Case Study

mySmoothie: The Swedish fruit invasion (Abridged)

18 pages
September 2007
Reference: IMD-3-1871

May 2007. Domenique could not help but marvel at the unbelievable plain sailing since she launched her smoothie company in late 2004. From the haphazard debuts in her own kitchen, mySmoothie was now distributed in more than 27 countries through a broad spectrum of customers. Its revenues passed €1 million in 2006 with sales in the first half of 2007 indicating they could hit €10 million for the whole year – a 10-fold increase over the previous year – and projections indicated an annual growth rate of some 200% for the next three years. Hypergrowth though was seriously starting to challenge the system. First, despite their continuous efforts, short-term working capital needs remained very high. It took weeks to collect on sales and the company still had to pre-finance production. Domenique would have to contemplate a fresh round of financing to fuel the explosive growth. Second, it was time to build a professional team to handle all operational aspects and to systematize some of its processes. Third, manufacturing was quickly becoming a bottleneck. Finally, due to the company’s insistence on using as much local produce as possible, locally picked fruits, in particular wild forest berries, were reaching their natural limits. The company was facing its “winner’s curse”: the future looked bright and sweet, and it could very well become the leading producer of long shelf life pure fruit blends. That is, if it could address a number of pressing strategic questions. The gap between wild success and catastrophic failure never seemed so narrow…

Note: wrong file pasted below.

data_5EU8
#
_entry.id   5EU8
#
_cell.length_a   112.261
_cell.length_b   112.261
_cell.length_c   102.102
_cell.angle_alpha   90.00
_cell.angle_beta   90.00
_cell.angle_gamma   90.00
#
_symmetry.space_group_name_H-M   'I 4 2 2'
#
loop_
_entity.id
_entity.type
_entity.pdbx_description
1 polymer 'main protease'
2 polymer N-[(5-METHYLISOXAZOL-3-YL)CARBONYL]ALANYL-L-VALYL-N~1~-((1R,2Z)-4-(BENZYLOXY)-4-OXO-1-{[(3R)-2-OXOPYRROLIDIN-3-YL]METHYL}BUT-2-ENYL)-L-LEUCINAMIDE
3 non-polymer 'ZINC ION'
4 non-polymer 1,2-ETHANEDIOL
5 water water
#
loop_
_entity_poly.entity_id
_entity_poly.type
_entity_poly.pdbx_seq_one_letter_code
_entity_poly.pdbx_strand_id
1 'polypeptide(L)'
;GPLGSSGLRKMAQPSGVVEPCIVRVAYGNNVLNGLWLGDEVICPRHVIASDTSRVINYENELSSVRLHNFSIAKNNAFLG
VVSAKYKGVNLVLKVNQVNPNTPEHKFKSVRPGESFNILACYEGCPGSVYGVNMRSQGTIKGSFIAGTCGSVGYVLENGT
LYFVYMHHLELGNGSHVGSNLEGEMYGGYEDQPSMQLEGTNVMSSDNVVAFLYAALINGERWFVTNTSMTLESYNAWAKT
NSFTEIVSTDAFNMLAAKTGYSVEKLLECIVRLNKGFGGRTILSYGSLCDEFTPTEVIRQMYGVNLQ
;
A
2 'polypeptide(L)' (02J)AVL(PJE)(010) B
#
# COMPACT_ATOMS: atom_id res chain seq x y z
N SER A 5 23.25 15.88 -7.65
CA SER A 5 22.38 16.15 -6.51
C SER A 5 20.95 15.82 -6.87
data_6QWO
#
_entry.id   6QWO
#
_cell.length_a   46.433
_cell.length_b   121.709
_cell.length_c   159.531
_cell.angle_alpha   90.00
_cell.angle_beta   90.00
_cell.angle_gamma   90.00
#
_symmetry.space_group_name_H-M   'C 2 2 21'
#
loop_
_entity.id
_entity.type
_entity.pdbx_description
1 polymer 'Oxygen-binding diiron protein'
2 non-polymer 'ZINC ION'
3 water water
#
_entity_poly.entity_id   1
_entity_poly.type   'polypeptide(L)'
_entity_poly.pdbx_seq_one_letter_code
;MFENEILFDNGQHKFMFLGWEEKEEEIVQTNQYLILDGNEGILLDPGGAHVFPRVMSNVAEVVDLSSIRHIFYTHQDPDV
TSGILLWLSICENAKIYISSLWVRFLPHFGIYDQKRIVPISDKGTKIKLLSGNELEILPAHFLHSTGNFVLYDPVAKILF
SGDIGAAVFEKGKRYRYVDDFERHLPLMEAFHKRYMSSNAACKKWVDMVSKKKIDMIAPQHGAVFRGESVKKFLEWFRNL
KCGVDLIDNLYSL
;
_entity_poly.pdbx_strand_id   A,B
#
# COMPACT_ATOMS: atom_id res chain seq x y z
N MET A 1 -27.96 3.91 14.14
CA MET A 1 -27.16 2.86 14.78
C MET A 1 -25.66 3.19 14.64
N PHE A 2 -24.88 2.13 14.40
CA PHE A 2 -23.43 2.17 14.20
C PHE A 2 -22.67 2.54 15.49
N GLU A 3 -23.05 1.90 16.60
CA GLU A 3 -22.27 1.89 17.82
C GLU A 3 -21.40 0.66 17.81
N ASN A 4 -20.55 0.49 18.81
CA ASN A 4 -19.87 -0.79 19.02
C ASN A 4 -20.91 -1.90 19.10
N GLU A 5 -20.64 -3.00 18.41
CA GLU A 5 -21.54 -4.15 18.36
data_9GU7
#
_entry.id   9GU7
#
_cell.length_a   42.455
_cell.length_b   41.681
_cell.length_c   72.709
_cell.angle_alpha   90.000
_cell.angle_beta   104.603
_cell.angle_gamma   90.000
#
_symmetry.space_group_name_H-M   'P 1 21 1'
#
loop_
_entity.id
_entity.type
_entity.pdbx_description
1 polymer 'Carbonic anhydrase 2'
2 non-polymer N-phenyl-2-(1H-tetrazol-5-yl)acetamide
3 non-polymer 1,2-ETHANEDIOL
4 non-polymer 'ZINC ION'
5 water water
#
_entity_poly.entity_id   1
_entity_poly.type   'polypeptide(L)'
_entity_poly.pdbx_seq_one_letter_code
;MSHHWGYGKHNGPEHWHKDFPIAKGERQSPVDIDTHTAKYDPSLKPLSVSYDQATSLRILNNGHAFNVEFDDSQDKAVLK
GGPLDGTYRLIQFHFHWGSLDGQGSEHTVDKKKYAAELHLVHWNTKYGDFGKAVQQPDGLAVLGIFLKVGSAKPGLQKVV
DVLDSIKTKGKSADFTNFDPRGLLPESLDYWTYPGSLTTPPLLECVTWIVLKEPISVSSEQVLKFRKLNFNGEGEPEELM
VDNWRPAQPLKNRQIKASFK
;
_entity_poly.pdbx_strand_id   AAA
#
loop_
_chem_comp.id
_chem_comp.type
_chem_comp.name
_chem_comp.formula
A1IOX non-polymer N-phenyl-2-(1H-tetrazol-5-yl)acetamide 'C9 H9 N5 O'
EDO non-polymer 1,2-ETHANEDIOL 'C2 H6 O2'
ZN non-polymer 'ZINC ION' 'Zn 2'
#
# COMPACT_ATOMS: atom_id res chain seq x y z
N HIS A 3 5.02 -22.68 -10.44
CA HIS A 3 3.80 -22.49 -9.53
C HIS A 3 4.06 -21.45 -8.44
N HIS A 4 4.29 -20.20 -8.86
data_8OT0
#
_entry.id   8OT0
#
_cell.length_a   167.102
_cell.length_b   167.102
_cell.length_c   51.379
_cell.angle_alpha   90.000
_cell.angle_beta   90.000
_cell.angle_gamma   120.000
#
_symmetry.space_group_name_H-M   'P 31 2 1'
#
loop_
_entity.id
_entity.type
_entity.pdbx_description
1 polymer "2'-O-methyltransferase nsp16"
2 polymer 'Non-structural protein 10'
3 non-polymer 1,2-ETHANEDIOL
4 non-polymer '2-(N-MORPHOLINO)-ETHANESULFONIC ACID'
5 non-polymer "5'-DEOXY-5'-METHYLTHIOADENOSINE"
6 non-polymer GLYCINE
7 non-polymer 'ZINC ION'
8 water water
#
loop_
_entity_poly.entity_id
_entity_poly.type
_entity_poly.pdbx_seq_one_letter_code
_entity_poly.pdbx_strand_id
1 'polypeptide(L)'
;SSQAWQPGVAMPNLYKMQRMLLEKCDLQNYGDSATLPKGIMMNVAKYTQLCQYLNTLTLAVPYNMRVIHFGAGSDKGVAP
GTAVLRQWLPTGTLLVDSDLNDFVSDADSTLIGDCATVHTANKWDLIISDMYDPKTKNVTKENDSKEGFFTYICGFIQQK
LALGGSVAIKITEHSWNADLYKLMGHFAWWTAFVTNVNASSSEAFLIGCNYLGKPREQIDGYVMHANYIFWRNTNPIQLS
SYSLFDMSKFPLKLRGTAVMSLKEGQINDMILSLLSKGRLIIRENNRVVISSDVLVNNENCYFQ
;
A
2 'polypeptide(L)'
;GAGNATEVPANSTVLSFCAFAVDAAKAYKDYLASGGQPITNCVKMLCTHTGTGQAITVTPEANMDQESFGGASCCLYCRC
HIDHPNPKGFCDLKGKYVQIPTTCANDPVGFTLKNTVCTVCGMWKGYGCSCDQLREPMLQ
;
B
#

Learning Objective

The case documents the inception and early development of a smoothie drink company over three years – from late 2003 when the concept was hatched – to April 2007, when the founders suddenly realized they were on track to realize sales 500% higher than anticipated for 2007 (close to €10 million). This unleashed a chain of major strategic discussions and adjustments in the company. The case was designed and written to address in an integrative manner issues common to most fast-growing start-up companies, as well as specific ones in the FMCG world.

Fast-moving Consumer Goods, Growth Management, Growth Finance, Management Team, Foodstuff
Field Research
© 2007
Available Languages
Related material
Teaching note, Video
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